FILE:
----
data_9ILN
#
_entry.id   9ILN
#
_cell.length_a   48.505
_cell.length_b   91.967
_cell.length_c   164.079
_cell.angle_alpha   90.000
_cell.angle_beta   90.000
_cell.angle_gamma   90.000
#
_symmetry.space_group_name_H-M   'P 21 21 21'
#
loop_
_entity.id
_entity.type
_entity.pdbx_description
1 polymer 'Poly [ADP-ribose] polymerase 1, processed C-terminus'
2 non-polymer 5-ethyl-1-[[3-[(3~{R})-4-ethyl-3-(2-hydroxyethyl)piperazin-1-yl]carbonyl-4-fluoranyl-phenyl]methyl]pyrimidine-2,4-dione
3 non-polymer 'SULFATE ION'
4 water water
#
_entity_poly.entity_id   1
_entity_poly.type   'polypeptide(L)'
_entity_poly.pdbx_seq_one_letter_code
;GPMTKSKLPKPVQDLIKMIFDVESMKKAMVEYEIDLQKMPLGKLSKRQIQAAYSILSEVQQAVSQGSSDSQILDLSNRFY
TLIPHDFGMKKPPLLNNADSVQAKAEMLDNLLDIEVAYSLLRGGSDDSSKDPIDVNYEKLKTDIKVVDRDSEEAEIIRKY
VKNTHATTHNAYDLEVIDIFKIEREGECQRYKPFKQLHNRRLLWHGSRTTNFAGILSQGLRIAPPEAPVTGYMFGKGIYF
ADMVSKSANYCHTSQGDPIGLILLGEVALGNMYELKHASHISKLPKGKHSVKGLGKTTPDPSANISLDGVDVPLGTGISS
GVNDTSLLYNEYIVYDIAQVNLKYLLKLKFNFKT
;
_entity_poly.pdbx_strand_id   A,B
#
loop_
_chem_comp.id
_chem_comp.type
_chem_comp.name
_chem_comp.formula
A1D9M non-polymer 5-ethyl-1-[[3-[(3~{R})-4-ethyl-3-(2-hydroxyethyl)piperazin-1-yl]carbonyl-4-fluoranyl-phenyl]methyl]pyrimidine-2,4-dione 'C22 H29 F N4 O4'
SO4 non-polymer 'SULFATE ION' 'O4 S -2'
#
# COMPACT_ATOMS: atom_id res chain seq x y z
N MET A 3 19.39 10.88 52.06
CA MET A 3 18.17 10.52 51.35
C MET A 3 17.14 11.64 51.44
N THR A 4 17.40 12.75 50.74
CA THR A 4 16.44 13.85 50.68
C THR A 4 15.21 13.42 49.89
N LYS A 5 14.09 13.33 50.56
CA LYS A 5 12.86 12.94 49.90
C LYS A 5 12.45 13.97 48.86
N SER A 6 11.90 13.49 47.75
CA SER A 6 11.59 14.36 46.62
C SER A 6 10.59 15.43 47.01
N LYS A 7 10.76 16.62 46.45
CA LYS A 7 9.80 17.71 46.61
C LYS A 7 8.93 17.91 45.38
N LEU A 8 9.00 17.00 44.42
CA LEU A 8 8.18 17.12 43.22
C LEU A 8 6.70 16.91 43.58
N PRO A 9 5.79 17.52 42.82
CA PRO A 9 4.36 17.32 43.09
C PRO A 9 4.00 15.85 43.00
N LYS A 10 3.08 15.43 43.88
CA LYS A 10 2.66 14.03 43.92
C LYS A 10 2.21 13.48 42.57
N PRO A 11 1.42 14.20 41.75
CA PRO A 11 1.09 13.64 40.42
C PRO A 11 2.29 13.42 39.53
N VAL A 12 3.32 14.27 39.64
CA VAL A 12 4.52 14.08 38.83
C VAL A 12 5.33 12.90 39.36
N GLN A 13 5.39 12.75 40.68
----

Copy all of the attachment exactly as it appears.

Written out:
data_9ILN
#
_entry.id   9ILN
#
_cell.length_a   48.505
_cell.length_b   91.967
_cell.length_c   164.079
_cell.angle_alpha   90.000
_cell.angle_beta   90.000
_cell.angle_gamma   90.000
#
_symmetry.space_group_name_H-M   'P 21 21 21'
#
loop_
_entity.id
_entity.type
_entity.pdbx_description
1 polymer 'Poly [ADP-ribose] polymerase 1, processed C-terminus'
2 non-polymer 5-ethyl-1-[[3-[(3~{R})-4-ethyl-3-(2-hydroxyethyl)piperazin-1-yl]carbonyl-4-fluoranyl-phenyl]methyl]pyrimidine-2,4-dione
3 non-polymer 'SULFATE ION'
4 water water
#
_entity_poly.entity_id   1
_entity_poly.type   'polypeptide(L)'
_entity_poly.pdbx_seq_one_letter_code
;GPMTKSKLPKPVQDLIKMIFDVESMKKAMVEYEIDLQKMPLGKLSKRQIQAAYSILSEVQQAVSQGSSDSQILDLSNRFY
TLIPHDFGMKKPPLLNNADSVQAKAEMLDNLLDIEVAYSLLRGGSDDSSKDPIDVNYEKLKTDIKVVDRDSEEAEIIRKY
VKNTHATTHNAYDLEVIDIFKIEREGECQRYKPFKQLHNRRLLWHGSRTTNFAGILSQGLRIAPPEAPVTGYMFGKGIYF
ADMVSKSANYCHTSQGDPIGLILLGEVALGNMYELKHASHISKLPKGKHSVKGLGKTTPDPSANISLDGVDVPLGTGISS
GVNDTSLLYNEYIVYDIAQVNLKYLLKLKFNFKT
;
_entity_poly.pdbx_strand_id   A,B
#
loop_
_chem_comp.id
_chem_comp.type
_chem_comp.name
_chem_comp.formula
A1D9M non-polymer 5-ethyl-1-[[3-[(3~{R})-4-ethyl-3-(2-hydroxyethyl)piperazin-1-yl]carbonyl-4-fluoranyl-phenyl]methyl]pyrimidine-2,4-dione 'C22 H29 F N4 O4'
SO4 non-polymer 'SULFATE ION' 'O4 S -2'
#
# COMPACT_ATOMS: atom_id res chain seq x y z
N MET A 3 19.39 10.88 52.06
CA MET A 3 18.17 10.52 51.35
C MET A 3 17.14 11.64 51.44
N THR A 4 17.40 12.75 50.74
CA THR A 4 16.44 13.85 50.68
C THR A 4 15.21 13.42 49.89
N LYS A 5 14.09 13.33 50.56
CA LYS A 5 12.86 12.94 49.90
C LYS A 5 12.45 13.97 48.86
N SER A 6 11.90 13.49 47.75
CA SER A 6 11.59 14.36 46.62
C SER A 6 10.59 15.43 47.01
N LYS A 7 10.76 16.62 46.45
CA LYS A 7 9.80 17.71 46.61
C LYS A 7 8.93 17.91 45.38
N LEU A 8 9.00 17.00 44.42
CA LEU A 8 8.18 17.12 43.22
C LEU A 8 6.70 16.91 43.58
N PRO A 9 5.79 17.52 42.82
CA PRO A 9 4.36 17.32 43.09
C PRO A 9 4.00 15.85 43.00
N LYS A 10 3.08 15.43 43.88
CA LYS A 10 2.66 14.03 43.92
C LYS A 10 2.21 13.48 42.57
N PRO A 11 1.42 14.20 41.75
CA PRO A 11 1.09 13.64 40.42
C PRO A 11 2.29 13.42 39.53
N VAL A 12 3.32 14.27 39.64
CA VAL A 12 4.52 14.08 38.83
C VAL A 12 5.33 12.90 39.36
N GLN A 13 5.39 12.75 40.68